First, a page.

- the prezel being a symbol for praying hands and almonds a symbol for Christ. Perfect for St. Valentine's Day especially this year as it falls during Lent!Multiplying Divine Love with St. Valentine- File Folder Game 9x tablesAdding Divine Love with St. Valentine - File Folder Game 9 addition tablesSaint Valentine Bookmarks and Holy Cards to Download and PrintSt. Valentine brings the Holy Eucharist Coloring PageSaint Valentine Word SearchSaint Valentine Maze Printable
Check out our BLOG entries for the Feast of Saint Valentine
!Visit our St. Valentine Page for MORE printable (coloring pages, cards, etc.)
(C) Sanctus Simplicitus
Our "little" project is growing! We continue to add to our Life of our Savior
and Life of the Soul pages
weekly. There are many, many coloring pages with many more to come. Next week we should have several coloring pages on Our Lord's passion and death with some on Easter to follow. We also added a coloring page for Ash Wednesday on our Lent page
. Make sure to check them all out and keep coming back to see what is new.
March and April's children's planner pages
are also up, including some exciting news to go with them! Starting in May we will be offering a printed planner for sale for both the Maiden's for Mary and Crusader's for Christ planners. That is in addition to the Holy Simplicity planner
in which we will start taking pre-orders for PRINTED VERSIONS! Those pre-orders are expected to start late April or early May. If you have suggestions for any of these planners, things you like, would like to see changed etc. Please leave us a comment at the bottom of this blog post. We are more than happy to accommodate where we can and make these planners easier to use and the most productive for students and teachers.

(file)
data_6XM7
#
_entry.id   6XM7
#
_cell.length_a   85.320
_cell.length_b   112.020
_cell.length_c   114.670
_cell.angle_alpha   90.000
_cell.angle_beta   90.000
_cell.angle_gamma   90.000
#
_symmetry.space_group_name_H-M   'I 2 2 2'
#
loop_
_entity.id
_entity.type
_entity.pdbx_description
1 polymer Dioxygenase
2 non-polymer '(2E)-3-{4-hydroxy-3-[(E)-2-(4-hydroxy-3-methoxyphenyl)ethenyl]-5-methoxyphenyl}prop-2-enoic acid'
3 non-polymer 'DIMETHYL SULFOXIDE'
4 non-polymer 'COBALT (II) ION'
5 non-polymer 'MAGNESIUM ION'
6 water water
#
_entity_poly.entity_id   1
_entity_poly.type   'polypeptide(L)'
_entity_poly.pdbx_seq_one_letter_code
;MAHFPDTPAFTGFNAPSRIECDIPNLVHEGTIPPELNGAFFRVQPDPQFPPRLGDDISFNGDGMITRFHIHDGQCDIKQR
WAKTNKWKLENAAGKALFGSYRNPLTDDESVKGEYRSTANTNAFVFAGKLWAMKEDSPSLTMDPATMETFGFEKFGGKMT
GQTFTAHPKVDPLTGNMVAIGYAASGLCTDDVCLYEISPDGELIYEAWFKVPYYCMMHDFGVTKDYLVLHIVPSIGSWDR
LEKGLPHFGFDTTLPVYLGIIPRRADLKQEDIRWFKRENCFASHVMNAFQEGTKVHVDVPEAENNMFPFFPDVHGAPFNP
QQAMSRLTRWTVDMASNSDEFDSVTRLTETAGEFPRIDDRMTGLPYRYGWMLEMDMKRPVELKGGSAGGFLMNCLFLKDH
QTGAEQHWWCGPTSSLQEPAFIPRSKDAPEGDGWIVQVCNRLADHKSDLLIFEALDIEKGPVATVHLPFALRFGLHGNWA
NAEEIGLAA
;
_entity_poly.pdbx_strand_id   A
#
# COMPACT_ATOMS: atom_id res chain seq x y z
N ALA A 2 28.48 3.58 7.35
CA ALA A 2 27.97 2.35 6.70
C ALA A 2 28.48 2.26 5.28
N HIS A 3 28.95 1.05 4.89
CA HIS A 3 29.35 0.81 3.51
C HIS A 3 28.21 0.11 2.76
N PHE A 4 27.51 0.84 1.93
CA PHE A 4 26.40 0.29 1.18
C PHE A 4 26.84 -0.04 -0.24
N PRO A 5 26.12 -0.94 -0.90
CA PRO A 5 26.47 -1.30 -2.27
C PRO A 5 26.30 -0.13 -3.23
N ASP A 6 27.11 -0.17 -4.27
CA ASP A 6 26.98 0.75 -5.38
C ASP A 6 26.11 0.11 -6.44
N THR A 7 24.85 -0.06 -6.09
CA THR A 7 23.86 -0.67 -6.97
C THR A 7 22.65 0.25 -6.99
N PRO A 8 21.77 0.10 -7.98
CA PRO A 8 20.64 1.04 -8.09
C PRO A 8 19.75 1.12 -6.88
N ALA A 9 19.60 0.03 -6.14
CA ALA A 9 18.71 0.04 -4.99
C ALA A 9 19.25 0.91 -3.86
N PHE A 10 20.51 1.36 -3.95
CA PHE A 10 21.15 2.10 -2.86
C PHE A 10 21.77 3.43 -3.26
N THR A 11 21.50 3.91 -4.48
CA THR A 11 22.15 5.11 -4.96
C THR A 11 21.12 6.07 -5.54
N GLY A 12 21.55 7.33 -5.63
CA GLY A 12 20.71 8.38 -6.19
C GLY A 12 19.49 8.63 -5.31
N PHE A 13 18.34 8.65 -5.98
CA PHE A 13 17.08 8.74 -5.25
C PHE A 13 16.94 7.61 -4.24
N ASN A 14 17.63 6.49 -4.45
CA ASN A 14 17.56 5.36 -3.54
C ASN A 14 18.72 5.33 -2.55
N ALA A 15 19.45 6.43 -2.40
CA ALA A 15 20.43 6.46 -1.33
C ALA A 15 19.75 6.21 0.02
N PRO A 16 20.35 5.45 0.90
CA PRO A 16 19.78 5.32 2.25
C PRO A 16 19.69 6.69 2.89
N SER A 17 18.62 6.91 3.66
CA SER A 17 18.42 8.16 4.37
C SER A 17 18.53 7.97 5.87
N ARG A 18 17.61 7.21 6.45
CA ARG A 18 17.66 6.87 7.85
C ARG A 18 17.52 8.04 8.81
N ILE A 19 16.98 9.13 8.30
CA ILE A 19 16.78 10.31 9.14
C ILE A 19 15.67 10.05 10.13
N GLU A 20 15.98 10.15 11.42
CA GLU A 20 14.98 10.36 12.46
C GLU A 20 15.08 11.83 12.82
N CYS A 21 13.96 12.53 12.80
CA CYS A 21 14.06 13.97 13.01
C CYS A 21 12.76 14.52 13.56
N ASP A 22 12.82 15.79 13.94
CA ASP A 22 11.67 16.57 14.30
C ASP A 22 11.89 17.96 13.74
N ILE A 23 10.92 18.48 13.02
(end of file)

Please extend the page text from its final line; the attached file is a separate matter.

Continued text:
We pray that you are having a wonderful week and contemplating plans for the Lenten season.
For those of you with children, looking for a way to teach about the life of Our Lord , Holy Communion, First Confession and/or studies for lower elementary on the upcoming Lenten season...
we are working on a little project....
.... hop on over to Life of our Savior and ...
Life of the Soul pages, and let us know what you think.
... the most Holy Name of Jesus.
Today's post comes from the book Catholic Life, Imprimatur 1908, and is listed for the New Year day but has such a lovely description of the Holy Name of Jesus we thought it best to share it, this second day of the New Year when the Church holds the feast of the Holy Name of Jesus.
Feast of the Holy Name of Jesus
"The Holy Name of Jesus justifies the sinner, delights the just, supports those who are tempted, augments grace for the just, and beatifies all that call upon it."
- St. Thomas
The ecclesiastical name for this day is the Feast of the Circumcision. It was instituted in honour of our Lord's receiving, on the eighth day after His birth, the mark of God's covenant with Abraham. The reception of this Sacrament of the Old Law was what distinguished God's chosen people from the rest of mankind, and was a figure of Baptism, which in the New Law distinguishes Christians from pagans and others.
The Divine Child was exempt from the ceremony, which was a remedy for sin, because He was Sanctity itself; but He submitted to it, having taken upon Himself the figure of sinful man, and to teach us respect and obedience to the laws of God and the Church. He also submitted to it in order to show that He was descended from Abraham, and thus fulfilled the
promise made of old to that Patriarch that the Messiah should be born of his race.
On that occasion He received the name of Jesus, which signifies Saviour, in accordance with the command of the angel to the Blessed Virgin and St. Joseph.
On this day we ought to repeat frequently the 'Divine Praises' in reparation for the many times the Holy Name is used irreverently. We can resolve, too, that in future, whenever in the streets or other places, we hear the Holy Name insulted, we will raise our hats and say, "Blessed be the Name of Jesus," and thus send reparation at once to the throne of God. The Litany of Jesus may also be said, with the view of obtaining a great increase of respect, love for, and confidence in Him. We ought also to thank God for conferring on us, without any merit on our part, the grace of Baptism,